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  • One man's trash: part 2

    Trudy Duivenvoorden Mitic

    We can recycle nearly everything. We still need to buy less stuff.



    THE RECYCLING PRIMER I STARTED in the last issue of of Focus continues here, just in time for the festive season, when the garbage bin with its wide-open maw is all too easily mustered for clean-up after jolly holiday times. Last time I synopsized the recycling industry in BC and examined the journeys and destinations of our Blue Box contents; this time, I’ll explore what else can be recycled, and how and in what form some of these materials resurface.

    What quickly becomes obvious is that most of what once was garbage no longer is. Indeed, the old garbage bin could well get lonely in our parts. The BC recycling industry is growing exponentially, intently mining our urban landscape for used or “recovered” resources. Just about every castoff can now be turned in for transformation into new and valuable goods. There’s a cost involved, of course, but it’s far less than the monetary and environmental costs of new products made of virgin resources. Add to that the heavy financial and carbon footprints of unfettered garbage collection and storage, and you begin to see at least some sustainability in recycling.

    Trying to feature every recyclable item in this short piece would be like trying to play cards with an entire deck fanned out in one hand. Suffice it to say that the CRD’s online My Recyclopedia is your roadmap for steering everything, from aerosol containers to zinc, away from the landfill. 
    Here’s what happens to some of these commodities: The old tires your dealer recycles for you go to Delta—either to Lehigh Northwest Cement as a fuel supplement, or to Western Rubber Products for grinding into crumb rubber for flooring, etc. (Our roof was made in Calgary out of about 500 tires. Even up close it looks like old-growth cedar. The 50-year warranty is nice too.)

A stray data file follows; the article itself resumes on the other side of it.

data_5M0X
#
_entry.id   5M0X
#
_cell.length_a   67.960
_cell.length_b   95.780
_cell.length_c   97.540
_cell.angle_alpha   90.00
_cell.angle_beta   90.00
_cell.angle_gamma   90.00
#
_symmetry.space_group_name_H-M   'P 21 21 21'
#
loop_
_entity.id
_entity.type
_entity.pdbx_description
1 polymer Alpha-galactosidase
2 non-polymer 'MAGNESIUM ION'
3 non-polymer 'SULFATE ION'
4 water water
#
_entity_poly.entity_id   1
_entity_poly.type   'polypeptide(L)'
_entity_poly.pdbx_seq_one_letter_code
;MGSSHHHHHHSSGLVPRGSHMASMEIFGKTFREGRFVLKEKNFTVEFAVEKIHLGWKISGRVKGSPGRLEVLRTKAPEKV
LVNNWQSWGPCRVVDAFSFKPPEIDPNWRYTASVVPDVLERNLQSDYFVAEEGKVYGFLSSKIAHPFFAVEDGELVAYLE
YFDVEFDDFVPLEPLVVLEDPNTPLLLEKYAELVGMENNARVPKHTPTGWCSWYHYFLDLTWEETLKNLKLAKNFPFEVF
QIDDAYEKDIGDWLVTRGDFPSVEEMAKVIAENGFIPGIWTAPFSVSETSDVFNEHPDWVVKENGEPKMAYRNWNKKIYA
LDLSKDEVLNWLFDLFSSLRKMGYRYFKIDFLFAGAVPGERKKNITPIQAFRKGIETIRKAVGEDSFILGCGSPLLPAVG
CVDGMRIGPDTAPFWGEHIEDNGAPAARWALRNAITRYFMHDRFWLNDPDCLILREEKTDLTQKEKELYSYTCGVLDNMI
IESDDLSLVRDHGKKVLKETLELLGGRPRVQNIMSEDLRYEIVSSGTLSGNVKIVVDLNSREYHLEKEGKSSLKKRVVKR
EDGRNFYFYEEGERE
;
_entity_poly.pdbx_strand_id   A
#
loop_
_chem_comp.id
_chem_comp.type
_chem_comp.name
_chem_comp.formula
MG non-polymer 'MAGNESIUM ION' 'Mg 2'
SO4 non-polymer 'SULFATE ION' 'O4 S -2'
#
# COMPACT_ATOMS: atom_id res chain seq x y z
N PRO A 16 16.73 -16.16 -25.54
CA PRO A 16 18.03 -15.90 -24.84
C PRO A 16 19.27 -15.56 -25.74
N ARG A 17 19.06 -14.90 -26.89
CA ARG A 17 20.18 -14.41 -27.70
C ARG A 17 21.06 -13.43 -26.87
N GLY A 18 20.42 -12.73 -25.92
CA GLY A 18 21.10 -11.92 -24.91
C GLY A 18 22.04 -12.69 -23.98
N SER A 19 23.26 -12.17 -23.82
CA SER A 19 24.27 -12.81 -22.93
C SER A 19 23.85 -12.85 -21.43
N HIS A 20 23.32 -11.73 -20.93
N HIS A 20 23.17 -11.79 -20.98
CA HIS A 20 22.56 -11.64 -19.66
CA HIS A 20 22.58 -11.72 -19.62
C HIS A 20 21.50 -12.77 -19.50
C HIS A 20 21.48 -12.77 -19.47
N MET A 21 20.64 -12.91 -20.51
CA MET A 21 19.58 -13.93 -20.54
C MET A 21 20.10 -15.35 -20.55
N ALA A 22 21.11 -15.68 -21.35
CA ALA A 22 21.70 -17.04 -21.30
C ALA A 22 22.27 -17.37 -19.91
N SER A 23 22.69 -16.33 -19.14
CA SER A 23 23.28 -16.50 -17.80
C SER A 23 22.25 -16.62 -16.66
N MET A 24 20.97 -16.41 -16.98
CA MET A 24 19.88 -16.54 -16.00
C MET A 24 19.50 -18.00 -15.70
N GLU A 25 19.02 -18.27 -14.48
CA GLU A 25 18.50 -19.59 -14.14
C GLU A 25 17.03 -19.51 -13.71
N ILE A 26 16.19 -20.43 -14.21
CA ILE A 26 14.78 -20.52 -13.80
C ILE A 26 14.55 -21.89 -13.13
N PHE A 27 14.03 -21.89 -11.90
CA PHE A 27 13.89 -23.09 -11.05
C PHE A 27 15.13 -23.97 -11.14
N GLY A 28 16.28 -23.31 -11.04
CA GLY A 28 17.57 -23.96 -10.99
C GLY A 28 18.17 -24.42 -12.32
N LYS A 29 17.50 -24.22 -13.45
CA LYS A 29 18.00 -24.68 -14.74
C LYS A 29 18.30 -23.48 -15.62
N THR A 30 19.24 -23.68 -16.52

Used motor oil is rejuvenated for a third of the energy required to refine new product. Oil filters go to steel mills to become rebar, nails or wire. Oil containers become plastic flower pots, pipes, furniture and more.

    Crushed mirrors, glass panes and ceramic dishes become aggregate for asphalt. (Toilets once did too, but currently seem to be going to the landfill.) Mattresses are dismantled and mostly recycled. Leftover paint is processed in BC for reuse. Latex paints are sorted by colour and made into new paint or used as a binding agent in concrete. Mills in Alberta accept oil-based paint for use as a fuel blending agent. Steel propane tanks are depressurized and then refined into new metal products.

    Wood waste is sent to various customers who use it for fuel, instead of oil and gas. Batteries of all kinds are locally collected for Call2Recycle, which sends them to sorters and processors in Canada and the US where they are separated into raw materials for making new batteries, stainless steel and cement.

    Retailers are becoming proactive as well. London Drugs will take back much of what it sells, including all Styrofoam packaging. This goes to Coquitlam where it is compressed—65 truckloads in equals one truckload out—and shipped to South Korea for remanufacturing. 
    H&M wants your old and tattered fabric, which is shredded for many new uses, including insulation.

    And then there are the refundable drink containers. Nine thousand tonnes were collected in the CRD last year—an average of 218 containers per resident. The aluminum was shipped to the US for processing into new cans. The plastics were pelletized for new product at Merlin Plastics in Delta. Glass went to a bottle-making facility in Seattle, and the remaining assortment mostly went to international markets not including China.

    It’s clear that we’re diverting a tremendous motherlode from the landfill, and while that’s great progress, it’s still not enough. We cannot simply recycle our way back to sustainability and environmental wellness. Frenetic buying, using, and now recycling must inevitably give way to something more enduring—sparser and more deliberate consumerism. The challenge will be to find security and contentment in buying less, repairing more, reusing and repurposing. The coming festive season could be timely for rethinking how we might begin doing this.

    However you plan to celebrate the holidays, may you find yourself with everything you need. May it be your cup of happiness that runneth over—not your garbage, food waste and recycling bins.

    After finishing this article Trudy dashed down to a Repair Cafe in Fairfield to have an old crock repaired. The cafes are offered every few months. Go to www.repaircafevicbc.ca for details.

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